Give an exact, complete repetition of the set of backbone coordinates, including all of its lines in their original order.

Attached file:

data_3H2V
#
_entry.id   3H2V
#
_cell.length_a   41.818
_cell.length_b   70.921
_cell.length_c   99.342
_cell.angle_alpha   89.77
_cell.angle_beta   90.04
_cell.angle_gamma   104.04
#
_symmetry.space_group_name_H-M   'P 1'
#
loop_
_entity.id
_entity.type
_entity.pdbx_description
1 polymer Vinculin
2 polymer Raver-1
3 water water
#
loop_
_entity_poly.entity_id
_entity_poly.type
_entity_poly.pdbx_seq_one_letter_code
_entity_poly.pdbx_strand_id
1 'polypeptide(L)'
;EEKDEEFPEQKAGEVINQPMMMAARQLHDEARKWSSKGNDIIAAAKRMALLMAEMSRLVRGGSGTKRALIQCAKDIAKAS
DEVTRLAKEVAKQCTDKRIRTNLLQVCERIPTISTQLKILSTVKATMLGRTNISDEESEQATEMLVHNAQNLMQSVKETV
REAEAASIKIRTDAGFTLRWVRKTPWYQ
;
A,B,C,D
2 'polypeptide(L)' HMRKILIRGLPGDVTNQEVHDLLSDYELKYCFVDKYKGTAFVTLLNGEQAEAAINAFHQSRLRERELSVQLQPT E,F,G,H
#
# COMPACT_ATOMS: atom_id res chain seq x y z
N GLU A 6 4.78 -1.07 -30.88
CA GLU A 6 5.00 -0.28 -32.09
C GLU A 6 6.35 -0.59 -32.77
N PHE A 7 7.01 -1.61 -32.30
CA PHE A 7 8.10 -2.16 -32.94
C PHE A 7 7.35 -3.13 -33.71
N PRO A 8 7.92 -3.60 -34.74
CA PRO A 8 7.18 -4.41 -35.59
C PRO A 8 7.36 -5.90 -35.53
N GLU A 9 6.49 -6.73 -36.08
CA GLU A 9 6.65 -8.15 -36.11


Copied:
data_3H2V
#
_entry.id   3H2V
#
_cell.length_a   41.818
_cell.length_b   70.921
_cell.length_c   99.342
_cell.angle_alpha   89.77
_cell.angle_beta   90.04
_cell.angle_gamma   104.04
#
_symmetry.space_group_name_H-M   'P 1'
#
loop_
_entity.id
_entity.type
_entity.pdbx_description
1 polymer Vinculin
2 polymer Raver-1
3 water water
#
loop_
_entity_poly.entity_id
_entity_poly.type
_entity_poly.pdbx_seq_one_letter_code
_entity_poly.pdbx_strand_id
1 'polypeptide(L)'
;EEKDEEFPEQKAGEVINQPMMMAARQLHDEARKWSSKGNDIIAAAKRMALLMAEMSRLVRGGSGTKRALIQCAKDIAKAS
DEVTRLAKEVAKQCTDKRIRTNLLQVCERIPTISTQLKILSTVKATMLGRTNISDEESEQATEMLVHNAQNLMQSVKETV
REAEAASIKIRTDAGFTLRWVRKTPWYQ
;
A,B,C,D
2 'polypeptide(L)' HMRKILIRGLPGDVTNQEVHDLLSDYELKYCFVDKYKGTAFVTLLNGEQAEAAINAFHQSRLRERELSVQLQPT E,F,G,H
#
# COMPACT_ATOMS: atom_id res chain seq x y z
N GLU A 6 4.78 -1.07 -30.88
CA GLU A 6 5.00 -0.28 -32.09
C GLU A 6 6.35 -0.59 -32.77
N PHE A 7 7.01 -1.61 -32.30
CA PHE A 7 8.10 -2.16 -32.94
C PHE A 7 7.35 -3.13 -33.71
N PRO A 8 7.92 -3.60 -34.74
CA PRO A 8 7.18 -4.41 -35.59
C PRO A 8 7.36 -5.90 -35.53
N GLU A 9 6.49 -6.73 -36.08
CA GLU A 9 6.65 -8.15 -36.11